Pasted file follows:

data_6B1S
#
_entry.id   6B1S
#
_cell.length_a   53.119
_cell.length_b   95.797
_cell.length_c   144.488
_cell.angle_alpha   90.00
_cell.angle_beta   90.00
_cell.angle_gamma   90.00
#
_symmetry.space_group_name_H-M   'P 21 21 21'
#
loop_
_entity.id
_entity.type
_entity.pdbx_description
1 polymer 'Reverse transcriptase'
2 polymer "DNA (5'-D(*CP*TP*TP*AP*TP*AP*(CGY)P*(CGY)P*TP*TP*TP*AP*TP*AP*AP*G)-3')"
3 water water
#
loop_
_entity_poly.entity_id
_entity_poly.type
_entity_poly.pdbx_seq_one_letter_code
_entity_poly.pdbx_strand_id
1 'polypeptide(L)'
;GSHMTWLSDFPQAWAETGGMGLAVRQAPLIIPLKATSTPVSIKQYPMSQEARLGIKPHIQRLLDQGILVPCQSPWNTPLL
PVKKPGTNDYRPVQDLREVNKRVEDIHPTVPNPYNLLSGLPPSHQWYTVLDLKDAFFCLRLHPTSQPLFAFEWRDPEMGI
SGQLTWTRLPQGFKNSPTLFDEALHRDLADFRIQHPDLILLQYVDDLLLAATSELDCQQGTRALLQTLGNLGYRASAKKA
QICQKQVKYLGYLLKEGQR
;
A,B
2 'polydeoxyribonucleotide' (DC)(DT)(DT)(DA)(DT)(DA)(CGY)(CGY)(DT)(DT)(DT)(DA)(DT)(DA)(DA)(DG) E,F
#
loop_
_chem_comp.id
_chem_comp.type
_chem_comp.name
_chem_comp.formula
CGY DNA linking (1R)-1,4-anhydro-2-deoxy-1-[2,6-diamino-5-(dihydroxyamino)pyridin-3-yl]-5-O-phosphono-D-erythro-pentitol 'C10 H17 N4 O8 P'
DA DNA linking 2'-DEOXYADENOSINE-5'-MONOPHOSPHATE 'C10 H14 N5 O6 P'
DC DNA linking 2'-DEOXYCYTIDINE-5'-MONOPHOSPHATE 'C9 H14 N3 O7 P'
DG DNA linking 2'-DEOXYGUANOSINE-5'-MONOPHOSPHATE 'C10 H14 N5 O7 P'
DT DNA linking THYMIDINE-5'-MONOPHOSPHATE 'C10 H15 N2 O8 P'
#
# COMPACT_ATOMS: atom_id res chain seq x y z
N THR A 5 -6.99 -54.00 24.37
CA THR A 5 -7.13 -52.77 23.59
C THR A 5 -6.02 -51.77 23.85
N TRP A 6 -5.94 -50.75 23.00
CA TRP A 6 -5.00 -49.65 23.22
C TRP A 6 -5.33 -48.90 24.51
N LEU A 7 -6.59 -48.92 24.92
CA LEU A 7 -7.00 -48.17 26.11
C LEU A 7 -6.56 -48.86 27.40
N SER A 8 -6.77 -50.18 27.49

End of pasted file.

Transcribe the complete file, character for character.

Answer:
data_6B1S
#
_entry.id   6B1S
#
_cell.length_a   53.119
_cell.length_b   95.797
_cell.length_c   144.488
_cell.angle_alpha   90.00
_cell.angle_beta   90.00
_cell.angle_gamma   90.00
#
_symmetry.space_group_name_H-M   'P 21 21 21'
#
loop_
_entity.id
_entity.type
_entity.pdbx_description
1 polymer 'Reverse transcriptase'
2 polymer "DNA (5'-D(*CP*TP*TP*AP*TP*AP*(CGY)P*(CGY)P*TP*TP*TP*AP*TP*AP*AP*G)-3')"
3 water water
#
loop_
_entity_poly.entity_id
_entity_poly.type
_entity_poly.pdbx_seq_one_letter_code
_entity_poly.pdbx_strand_id
1 'polypeptide(L)'
;GSHMTWLSDFPQAWAETGGMGLAVRQAPLIIPLKATSTPVSIKQYPMSQEARLGIKPHIQRLLDQGILVPCQSPWNTPLL
PVKKPGTNDYRPVQDLREVNKRVEDIHPTVPNPYNLLSGLPPSHQWYTVLDLKDAFFCLRLHPTSQPLFAFEWRDPEMGI
SGQLTWTRLPQGFKNSPTLFDEALHRDLADFRIQHPDLILLQYVDDLLLAATSELDCQQGTRALLQTLGNLGYRASAKKA
QICQKQVKYLGYLLKEGQR
;
A,B
2 'polydeoxyribonucleotide' (DC)(DT)(DT)(DA)(DT)(DA)(CGY)(CGY)(DT)(DT)(DT)(DA)(DT)(DA)(DA)(DG) E,F
#
loop_
_chem_comp.id
_chem_comp.type
_chem_comp.name
_chem_comp.formula
CGY DNA linking (1R)-1,4-anhydro-2-deoxy-1-[2,6-diamino-5-(dihydroxyamino)pyridin-3-yl]-5-O-phosphono-D-erythro-pentitol 'C10 H17 N4 O8 P'
DA DNA linking 2'-DEOXYADENOSINE-5'-MONOPHOSPHATE 'C10 H14 N5 O6 P'
DC DNA linking 2'-DEOXYCYTIDINE-5'-MONOPHOSPHATE 'C9 H14 N3 O7 P'
DG DNA linking 2'-DEOXYGUANOSINE-5'-MONOPHOSPHATE 'C10 H14 N5 O7 P'
DT DNA linking THYMIDINE-5'-MONOPHOSPHATE 'C10 H15 N2 O8 P'
#
# COMPACT_ATOMS: atom_id res chain seq x y z
N THR A 5 -6.99 -54.00 24.37
CA THR A 5 -7.13 -52.77 23.59
C THR A 5 -6.02 -51.77 23.85
N TRP A 6 -5.94 -50.75 23.00
CA TRP A 6 -5.00 -49.65 23.22
C TRP A 6 -5.33 -48.90 24.51
N LEU A 7 -6.59 -48.92 24.92
CA LEU A 7 -7.00 -48.17 26.11
C LEU A 7 -6.56 -48.86 27.40
N SER A 8 -6.77 -50.18 27.49